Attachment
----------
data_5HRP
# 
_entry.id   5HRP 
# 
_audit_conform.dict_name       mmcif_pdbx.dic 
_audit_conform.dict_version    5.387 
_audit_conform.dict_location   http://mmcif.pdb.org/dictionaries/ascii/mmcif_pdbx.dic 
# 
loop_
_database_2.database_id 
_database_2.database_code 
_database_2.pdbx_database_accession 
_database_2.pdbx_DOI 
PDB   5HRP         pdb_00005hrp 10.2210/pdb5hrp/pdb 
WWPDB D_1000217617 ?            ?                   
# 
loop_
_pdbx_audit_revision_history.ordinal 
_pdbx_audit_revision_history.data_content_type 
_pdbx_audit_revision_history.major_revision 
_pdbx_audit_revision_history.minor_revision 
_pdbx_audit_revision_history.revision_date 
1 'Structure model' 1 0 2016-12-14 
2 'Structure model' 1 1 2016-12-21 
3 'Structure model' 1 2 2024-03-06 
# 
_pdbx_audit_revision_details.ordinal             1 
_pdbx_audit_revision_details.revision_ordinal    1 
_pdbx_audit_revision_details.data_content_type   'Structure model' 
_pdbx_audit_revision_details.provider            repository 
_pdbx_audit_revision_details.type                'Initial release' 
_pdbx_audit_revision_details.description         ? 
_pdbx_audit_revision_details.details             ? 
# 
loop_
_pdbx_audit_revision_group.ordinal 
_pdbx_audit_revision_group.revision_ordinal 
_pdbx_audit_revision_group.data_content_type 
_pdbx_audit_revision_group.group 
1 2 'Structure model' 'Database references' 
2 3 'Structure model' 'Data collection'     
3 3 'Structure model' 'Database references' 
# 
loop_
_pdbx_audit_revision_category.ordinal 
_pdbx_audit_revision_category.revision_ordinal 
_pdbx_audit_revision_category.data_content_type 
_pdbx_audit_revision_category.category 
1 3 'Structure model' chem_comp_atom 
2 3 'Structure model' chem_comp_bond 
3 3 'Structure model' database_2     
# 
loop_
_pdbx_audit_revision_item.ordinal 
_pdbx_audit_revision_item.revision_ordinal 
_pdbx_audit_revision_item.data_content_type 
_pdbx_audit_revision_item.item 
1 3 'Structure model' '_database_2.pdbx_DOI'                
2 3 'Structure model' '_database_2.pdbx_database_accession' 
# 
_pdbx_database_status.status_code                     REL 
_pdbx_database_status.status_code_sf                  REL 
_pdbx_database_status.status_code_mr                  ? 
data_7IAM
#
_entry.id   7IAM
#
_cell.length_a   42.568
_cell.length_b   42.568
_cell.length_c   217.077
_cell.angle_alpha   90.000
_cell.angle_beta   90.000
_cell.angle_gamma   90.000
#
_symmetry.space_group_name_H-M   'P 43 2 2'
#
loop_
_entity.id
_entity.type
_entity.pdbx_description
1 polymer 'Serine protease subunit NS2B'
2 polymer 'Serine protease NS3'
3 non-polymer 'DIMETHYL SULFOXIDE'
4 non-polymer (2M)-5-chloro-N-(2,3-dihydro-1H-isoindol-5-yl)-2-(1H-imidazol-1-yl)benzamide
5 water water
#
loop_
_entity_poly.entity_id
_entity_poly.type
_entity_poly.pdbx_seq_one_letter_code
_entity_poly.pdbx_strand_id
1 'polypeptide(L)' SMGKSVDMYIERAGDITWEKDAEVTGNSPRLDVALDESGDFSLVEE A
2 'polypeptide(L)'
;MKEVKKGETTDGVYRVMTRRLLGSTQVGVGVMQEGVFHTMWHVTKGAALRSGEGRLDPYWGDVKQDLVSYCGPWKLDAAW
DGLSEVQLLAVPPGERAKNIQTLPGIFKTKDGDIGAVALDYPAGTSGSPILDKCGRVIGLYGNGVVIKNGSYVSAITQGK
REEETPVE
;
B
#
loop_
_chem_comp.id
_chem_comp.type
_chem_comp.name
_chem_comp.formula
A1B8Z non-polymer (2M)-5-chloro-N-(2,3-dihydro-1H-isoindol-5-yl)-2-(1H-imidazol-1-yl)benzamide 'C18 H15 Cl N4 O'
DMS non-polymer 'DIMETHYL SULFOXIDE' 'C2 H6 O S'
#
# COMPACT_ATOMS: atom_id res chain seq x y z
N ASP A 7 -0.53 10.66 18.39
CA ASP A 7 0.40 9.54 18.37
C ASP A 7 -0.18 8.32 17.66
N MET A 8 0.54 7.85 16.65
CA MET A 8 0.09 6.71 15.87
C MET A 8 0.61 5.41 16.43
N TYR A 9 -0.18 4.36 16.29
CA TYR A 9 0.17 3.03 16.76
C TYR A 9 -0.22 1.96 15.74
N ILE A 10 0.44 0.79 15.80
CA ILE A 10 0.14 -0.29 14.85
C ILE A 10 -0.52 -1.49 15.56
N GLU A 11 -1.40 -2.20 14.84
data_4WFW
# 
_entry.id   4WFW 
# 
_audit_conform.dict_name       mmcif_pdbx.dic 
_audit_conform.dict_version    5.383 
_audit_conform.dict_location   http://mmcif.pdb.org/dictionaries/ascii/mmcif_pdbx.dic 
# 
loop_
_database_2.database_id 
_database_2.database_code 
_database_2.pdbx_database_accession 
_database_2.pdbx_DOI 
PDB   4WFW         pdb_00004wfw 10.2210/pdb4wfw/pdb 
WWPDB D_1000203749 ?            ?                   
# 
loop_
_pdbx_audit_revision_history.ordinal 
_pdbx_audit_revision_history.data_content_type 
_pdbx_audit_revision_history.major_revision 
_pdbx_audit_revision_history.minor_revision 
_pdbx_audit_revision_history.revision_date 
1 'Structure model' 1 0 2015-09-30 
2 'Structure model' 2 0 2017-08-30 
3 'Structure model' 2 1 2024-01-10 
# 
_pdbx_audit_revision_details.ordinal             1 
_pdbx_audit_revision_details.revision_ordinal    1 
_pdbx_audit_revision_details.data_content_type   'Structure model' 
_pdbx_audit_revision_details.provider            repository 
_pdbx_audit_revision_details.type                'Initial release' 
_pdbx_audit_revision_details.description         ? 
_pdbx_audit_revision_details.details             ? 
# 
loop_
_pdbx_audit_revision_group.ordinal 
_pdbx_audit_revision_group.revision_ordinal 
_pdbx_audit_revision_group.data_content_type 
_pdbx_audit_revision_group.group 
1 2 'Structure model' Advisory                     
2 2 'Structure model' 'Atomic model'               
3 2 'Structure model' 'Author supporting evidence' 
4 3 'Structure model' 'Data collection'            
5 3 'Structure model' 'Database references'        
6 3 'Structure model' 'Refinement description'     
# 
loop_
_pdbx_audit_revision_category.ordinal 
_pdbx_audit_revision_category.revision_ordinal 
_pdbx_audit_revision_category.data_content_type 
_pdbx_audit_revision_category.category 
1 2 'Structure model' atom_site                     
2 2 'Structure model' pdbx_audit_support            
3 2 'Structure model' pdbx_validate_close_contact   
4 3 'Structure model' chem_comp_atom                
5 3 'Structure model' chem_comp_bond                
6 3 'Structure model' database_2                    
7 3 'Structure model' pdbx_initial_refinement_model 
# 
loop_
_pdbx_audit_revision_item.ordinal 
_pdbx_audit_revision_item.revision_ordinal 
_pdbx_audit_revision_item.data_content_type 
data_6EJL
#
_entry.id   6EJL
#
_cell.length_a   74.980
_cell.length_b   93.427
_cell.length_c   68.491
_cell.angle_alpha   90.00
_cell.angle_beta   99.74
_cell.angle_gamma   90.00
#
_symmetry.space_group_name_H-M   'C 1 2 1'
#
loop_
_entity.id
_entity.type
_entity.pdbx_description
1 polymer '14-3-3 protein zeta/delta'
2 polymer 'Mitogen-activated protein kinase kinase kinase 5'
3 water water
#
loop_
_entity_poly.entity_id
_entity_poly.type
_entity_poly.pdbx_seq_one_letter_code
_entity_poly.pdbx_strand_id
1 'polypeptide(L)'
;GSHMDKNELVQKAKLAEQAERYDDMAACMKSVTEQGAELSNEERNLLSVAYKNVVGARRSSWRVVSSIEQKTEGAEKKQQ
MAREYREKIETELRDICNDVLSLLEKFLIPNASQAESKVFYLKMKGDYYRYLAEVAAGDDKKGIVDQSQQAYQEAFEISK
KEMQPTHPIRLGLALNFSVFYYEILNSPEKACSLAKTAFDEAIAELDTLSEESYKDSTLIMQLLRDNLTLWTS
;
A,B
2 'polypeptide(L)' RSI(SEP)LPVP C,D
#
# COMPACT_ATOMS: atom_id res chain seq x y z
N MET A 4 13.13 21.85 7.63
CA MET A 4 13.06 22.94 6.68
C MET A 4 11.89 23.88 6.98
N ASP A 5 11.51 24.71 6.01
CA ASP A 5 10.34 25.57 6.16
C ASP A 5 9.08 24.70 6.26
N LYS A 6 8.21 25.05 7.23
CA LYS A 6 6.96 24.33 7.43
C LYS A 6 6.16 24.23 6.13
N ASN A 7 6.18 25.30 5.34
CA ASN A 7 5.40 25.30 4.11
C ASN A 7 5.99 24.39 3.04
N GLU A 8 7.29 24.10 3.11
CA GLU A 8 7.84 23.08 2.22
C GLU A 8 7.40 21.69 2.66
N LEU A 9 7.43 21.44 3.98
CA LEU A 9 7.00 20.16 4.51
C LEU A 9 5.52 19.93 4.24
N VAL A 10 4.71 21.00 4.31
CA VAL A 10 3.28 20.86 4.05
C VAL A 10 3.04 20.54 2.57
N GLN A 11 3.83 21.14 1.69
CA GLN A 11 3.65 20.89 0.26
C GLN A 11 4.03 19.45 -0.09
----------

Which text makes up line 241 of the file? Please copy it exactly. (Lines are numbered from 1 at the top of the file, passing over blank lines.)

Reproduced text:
N GLN A 11 3.83 21.14 1.69